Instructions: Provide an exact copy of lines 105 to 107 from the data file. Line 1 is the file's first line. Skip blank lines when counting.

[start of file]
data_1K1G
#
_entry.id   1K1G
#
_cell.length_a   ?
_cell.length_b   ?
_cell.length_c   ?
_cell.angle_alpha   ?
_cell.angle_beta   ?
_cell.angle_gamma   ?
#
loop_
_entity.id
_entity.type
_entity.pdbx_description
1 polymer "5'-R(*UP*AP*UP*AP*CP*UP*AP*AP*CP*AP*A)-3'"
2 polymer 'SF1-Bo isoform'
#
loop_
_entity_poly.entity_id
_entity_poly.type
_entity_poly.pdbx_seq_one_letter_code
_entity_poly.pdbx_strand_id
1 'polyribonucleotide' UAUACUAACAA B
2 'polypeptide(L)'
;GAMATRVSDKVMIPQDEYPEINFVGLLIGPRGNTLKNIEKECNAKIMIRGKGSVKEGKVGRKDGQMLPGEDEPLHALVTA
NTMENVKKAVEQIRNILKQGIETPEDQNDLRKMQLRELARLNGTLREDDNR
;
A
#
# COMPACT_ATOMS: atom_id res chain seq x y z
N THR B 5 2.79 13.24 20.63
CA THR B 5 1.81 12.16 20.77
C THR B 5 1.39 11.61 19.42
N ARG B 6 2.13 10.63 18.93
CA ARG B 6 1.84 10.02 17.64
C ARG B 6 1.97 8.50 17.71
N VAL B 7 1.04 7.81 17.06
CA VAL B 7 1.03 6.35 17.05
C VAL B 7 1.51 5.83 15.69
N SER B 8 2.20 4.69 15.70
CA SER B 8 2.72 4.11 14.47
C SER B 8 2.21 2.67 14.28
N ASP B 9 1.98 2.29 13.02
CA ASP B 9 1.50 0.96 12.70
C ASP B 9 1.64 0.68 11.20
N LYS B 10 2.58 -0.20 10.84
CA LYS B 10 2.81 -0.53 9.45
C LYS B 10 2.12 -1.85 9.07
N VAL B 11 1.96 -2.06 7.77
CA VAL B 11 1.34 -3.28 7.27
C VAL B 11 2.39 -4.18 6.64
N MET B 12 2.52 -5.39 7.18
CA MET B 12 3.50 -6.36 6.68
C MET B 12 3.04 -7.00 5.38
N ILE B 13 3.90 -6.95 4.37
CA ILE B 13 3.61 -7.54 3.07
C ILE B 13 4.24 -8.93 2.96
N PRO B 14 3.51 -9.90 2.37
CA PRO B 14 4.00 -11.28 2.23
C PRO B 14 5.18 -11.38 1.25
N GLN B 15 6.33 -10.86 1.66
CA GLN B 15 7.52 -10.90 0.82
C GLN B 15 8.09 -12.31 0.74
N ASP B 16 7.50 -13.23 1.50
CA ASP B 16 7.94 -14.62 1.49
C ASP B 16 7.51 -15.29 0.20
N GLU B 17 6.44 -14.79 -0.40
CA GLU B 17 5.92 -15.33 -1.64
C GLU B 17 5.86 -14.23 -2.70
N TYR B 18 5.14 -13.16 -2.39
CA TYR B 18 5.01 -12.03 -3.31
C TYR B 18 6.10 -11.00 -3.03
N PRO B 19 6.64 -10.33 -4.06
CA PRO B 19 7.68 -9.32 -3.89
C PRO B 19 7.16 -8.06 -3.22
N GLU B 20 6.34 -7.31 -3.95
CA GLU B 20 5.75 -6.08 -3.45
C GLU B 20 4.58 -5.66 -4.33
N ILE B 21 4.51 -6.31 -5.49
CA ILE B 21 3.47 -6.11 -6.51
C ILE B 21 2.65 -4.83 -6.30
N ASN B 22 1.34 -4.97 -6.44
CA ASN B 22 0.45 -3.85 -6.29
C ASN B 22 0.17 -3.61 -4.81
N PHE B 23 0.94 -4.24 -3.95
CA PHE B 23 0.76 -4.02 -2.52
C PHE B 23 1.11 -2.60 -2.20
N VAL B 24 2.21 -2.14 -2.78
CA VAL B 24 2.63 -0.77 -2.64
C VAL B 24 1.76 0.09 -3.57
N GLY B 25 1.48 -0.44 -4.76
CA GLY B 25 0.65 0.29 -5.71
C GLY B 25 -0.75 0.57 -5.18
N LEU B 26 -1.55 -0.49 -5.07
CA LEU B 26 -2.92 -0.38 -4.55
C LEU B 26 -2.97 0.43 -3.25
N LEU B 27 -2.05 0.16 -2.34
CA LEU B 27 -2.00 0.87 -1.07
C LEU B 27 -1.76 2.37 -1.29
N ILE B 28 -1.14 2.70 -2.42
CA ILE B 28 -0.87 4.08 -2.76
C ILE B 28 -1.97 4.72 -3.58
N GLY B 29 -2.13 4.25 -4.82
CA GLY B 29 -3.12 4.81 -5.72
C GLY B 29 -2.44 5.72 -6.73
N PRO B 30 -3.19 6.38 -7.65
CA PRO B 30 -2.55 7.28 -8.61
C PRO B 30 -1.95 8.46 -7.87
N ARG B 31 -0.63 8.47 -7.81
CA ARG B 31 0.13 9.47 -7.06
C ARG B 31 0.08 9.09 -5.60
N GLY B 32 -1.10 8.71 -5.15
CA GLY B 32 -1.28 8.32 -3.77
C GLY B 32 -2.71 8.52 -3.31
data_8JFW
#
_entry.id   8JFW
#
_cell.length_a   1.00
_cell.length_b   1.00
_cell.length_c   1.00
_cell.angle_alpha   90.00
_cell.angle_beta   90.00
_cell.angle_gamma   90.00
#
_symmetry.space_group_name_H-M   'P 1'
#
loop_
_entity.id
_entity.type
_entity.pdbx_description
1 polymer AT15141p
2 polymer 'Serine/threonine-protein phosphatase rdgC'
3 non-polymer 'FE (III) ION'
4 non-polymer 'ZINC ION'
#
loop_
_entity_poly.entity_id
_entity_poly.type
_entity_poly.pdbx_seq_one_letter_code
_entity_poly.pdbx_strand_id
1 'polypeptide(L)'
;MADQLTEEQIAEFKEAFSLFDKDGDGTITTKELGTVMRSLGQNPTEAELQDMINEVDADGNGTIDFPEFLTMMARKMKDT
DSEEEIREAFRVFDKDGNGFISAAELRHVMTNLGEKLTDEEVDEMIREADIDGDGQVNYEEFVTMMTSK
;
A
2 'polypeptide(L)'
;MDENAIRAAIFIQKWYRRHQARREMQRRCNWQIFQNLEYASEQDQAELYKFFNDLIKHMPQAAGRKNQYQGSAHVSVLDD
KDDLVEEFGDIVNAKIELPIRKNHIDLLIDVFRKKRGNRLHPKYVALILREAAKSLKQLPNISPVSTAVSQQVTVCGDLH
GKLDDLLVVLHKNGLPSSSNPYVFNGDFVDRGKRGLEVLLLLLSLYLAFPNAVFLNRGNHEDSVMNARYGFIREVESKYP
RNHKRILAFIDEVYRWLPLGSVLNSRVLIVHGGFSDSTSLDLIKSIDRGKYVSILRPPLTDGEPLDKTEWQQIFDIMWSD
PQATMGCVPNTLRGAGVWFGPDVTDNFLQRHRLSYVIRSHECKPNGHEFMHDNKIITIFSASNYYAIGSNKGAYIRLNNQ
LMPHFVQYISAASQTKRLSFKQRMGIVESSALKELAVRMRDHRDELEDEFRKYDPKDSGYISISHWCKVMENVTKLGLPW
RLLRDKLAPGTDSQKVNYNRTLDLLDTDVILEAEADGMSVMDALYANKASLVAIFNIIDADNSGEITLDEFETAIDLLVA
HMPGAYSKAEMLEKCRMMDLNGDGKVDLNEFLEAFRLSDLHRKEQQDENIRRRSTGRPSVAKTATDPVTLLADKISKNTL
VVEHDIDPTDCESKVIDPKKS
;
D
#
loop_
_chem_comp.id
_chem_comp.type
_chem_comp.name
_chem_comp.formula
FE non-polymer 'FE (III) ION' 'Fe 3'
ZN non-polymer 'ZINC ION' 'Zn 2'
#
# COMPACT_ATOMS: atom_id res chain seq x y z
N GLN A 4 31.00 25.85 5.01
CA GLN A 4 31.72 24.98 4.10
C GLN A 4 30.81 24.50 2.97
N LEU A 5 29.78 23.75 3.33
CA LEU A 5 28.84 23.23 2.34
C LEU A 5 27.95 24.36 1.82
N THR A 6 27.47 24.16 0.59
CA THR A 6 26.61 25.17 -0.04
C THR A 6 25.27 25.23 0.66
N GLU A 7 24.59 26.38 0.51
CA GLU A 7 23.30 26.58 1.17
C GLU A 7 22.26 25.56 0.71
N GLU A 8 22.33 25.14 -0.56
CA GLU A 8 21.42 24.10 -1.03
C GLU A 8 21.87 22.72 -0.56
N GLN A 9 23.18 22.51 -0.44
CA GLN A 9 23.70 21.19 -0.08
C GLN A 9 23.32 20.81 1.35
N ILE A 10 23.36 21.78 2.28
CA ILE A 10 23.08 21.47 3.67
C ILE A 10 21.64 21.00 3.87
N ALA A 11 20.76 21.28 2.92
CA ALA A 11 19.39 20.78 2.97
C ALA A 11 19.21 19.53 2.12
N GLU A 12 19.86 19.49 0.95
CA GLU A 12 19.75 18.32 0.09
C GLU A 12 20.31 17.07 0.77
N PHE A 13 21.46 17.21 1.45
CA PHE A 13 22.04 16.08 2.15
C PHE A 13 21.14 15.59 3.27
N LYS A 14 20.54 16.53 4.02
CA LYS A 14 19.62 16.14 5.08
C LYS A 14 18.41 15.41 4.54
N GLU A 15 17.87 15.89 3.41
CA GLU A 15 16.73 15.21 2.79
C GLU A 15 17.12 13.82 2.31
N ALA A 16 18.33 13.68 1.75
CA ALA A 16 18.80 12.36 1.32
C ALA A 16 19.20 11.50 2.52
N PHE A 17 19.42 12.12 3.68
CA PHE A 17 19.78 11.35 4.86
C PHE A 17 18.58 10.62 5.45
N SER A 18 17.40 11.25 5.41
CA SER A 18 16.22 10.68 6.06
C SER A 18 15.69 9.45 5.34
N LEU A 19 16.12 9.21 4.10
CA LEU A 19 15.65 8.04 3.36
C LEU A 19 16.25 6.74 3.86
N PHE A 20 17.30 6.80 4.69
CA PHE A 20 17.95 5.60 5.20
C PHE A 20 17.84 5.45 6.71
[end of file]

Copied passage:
CA GLY B 29 -3.12 4.81 -5.72
C GLY B 29 -2.44 5.72 -6.73
N PRO B 30 -3.19 6.38 -7.65